Are you ready to take your STEM teaching to the next level? Beyond the basic introductory professional learning opportunities, the Einstein Project wants to help you deepen your understanding of research-based instructional strategies that can help your students make sense of complex STEM ideas.
The professional learning opportunities listed here are offered as in-district workshops or as multi-district workshops at regional hubs like a CESA office.
Would you like to schedule us for PD in your district? Click the link below to connect with Kim Lemberger, our PD lead.
You've got the space and some cool tools, now what? The desire for students to unleash their creativity and innovation is the driving force behind the maker movement in education. Discover how you can create a vision and plan to thoughtfully use making as a part of a student's education. Dive deeper into design thinking and learn to provide multi-dimensional making opportunities with your students.
Are you ready to get your elementary students learning the fundamentals of computer science? This full day workshop will introduce you to the Code.org curriculum and pedagogy. Learn how to use the teacher dashboard and get your students coding!
Are you looking for new instructional materials designed for NGSS? This transformational professional learning opportunity will deepen your understanding of the innovations of NGSS and give you the tools to thoroughly evaluate materials. Join the WI NextGen TIME Network to learn what materials other districts are looking at.
Do you already have engaging lessons that you don't want to give up on? Explore strategies to integrate the Science & Engineering Practices and the Crosscutting Concepts into what you are already doing.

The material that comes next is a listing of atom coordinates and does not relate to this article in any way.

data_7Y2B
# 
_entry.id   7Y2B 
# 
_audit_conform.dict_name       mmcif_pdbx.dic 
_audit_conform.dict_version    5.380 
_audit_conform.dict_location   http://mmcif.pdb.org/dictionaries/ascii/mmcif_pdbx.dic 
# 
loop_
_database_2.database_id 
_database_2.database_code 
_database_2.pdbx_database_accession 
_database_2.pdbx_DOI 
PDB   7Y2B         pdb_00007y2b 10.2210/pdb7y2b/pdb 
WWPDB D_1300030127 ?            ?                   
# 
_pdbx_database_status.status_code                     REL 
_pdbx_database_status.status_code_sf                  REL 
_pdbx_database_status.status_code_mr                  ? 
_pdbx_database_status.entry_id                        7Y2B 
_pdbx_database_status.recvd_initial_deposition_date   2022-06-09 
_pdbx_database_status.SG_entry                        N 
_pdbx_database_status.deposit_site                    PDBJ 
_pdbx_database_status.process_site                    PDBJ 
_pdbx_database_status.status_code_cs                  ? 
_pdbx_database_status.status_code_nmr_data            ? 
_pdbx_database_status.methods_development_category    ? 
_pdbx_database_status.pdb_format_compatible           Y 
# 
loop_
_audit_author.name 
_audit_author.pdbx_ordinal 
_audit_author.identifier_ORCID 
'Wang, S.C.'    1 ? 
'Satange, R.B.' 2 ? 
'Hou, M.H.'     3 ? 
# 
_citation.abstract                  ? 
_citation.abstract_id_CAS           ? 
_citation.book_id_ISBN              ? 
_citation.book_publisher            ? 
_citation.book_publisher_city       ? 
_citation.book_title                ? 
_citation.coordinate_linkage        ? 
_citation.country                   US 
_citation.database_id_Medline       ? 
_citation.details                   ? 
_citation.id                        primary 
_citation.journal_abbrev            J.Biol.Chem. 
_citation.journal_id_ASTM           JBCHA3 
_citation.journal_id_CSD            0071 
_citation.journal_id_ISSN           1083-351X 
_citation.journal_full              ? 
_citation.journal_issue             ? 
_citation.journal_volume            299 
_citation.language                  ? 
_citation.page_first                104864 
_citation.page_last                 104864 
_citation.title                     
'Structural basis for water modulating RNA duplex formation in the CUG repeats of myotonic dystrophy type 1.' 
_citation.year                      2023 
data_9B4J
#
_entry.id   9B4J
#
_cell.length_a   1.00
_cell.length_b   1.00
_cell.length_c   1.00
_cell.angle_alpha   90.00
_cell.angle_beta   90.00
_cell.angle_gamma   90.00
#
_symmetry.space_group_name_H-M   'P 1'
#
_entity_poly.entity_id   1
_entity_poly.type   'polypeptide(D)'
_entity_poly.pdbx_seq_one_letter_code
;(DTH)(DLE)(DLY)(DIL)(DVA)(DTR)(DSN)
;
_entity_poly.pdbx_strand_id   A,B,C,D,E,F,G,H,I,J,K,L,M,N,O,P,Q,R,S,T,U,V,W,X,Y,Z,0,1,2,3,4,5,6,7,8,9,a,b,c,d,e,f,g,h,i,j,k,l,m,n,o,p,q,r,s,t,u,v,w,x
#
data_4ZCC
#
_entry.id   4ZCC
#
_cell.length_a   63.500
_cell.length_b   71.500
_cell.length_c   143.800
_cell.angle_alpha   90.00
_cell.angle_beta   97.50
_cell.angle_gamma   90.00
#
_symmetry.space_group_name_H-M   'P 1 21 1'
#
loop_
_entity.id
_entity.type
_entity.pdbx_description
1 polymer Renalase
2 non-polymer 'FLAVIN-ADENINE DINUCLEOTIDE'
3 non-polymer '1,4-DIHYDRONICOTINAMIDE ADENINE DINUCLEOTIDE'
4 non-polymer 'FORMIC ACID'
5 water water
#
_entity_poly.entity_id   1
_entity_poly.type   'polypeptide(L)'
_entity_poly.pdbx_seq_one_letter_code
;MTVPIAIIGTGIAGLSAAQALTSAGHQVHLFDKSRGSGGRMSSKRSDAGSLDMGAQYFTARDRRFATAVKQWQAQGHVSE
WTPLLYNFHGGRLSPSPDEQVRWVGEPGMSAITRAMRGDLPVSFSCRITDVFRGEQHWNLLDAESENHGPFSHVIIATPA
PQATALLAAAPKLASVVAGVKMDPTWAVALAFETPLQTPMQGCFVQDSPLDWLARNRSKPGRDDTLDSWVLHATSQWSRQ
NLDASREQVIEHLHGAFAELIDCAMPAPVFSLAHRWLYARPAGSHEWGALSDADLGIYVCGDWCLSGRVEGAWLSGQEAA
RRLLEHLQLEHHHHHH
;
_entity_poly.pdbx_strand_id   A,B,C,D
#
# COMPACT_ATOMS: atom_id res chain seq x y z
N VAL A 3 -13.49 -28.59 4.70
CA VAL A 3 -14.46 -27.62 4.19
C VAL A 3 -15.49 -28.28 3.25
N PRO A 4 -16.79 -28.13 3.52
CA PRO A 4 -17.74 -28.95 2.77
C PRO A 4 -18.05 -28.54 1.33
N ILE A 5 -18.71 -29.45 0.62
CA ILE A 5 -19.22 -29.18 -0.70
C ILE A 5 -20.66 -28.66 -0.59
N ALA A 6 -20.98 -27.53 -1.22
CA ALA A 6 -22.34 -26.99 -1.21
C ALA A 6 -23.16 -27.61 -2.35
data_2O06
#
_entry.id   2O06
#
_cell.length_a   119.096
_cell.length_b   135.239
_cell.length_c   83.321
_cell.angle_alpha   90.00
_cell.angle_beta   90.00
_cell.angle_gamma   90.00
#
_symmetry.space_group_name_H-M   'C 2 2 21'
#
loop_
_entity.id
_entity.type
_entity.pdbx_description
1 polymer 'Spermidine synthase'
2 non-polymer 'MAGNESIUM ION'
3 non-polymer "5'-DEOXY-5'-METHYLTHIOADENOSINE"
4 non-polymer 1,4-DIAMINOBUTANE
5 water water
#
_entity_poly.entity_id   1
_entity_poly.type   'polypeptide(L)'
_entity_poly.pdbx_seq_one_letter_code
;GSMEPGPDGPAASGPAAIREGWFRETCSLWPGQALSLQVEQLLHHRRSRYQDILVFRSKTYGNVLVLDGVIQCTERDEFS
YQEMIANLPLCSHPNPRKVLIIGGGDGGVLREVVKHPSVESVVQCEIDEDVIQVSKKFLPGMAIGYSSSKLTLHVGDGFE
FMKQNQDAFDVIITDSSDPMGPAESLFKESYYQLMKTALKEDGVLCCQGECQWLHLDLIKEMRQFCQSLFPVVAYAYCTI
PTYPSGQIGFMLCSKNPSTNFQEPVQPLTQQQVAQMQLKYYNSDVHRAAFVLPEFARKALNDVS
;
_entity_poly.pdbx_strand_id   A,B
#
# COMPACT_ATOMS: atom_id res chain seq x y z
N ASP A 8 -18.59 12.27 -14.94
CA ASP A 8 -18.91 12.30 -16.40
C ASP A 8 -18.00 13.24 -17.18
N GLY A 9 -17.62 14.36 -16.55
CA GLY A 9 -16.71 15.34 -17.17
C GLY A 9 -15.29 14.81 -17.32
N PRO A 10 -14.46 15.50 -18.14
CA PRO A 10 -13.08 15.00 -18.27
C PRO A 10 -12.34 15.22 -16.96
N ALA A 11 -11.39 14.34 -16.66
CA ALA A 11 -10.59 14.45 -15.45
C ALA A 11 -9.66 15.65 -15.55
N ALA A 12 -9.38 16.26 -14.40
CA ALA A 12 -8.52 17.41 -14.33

Are you ready to give your students' voice more authority and agency in your classroom? Discover strategies to help your students reason with their peers as they collaboratively make sense of scientific ideas.
Science education professors Jessica Jane Thompson, Mark Windschitl, and Melissa Braaten have collected research based strategies to support top-notch science instruction. The book and its companion website can provide tremendous insight into best practices for instruction to meet NGSS. Our team can lead discussions in person or online.
Not interested in following an off-the-shelf curriculum? We hear from many middle and high school teachers that indicate that they have written their own lessons. This workshop is designed to help teachers plan and NGSS aligned scope and sequence and to develop units of instruction using the 5E instructional model.
So you have found a way to integrate the Science & Engineering Practices and Crosscutting Concepts to help students understand the Disciplinary Core Ideas. Have you looked at your assessments? Learn strategies to develop three-dimensional formative and summative assessments.
Learn how to bring more advanced coding to your middle school students with CS Discoveries. See how to make computer science a medium for creativity, communication, problem solving, and fun!
This series or workshops offers you the chance to get immersed in using the Science & Engineering Practices. Discover strategies for using and assessing the practices with students of all ages.
Asking questions is the foundation for scientific discoveries. Helping your students see the world as a new frontier waiting to be explored builds on their curiosity and creates opportunity for sense making. Learn techniques to use student questions to drive investigations.
Modeling in science is much more than an arts & crafts project that allows students to creatively replicate a diagram from their textbook. Modeling necessitates that students use their model to deepen their understanding. Explore strategies to help students develop and evaluate models.
Students of all ages need to develop numerical sense that allows them to see numbers as information. Discover ways to help students see the story told by data.
Student sense making necessitates that they use evidence to support claims about scientific ideas. Explore ways to help students prioritize evidence and use it to defend their claims about scientific phenomena.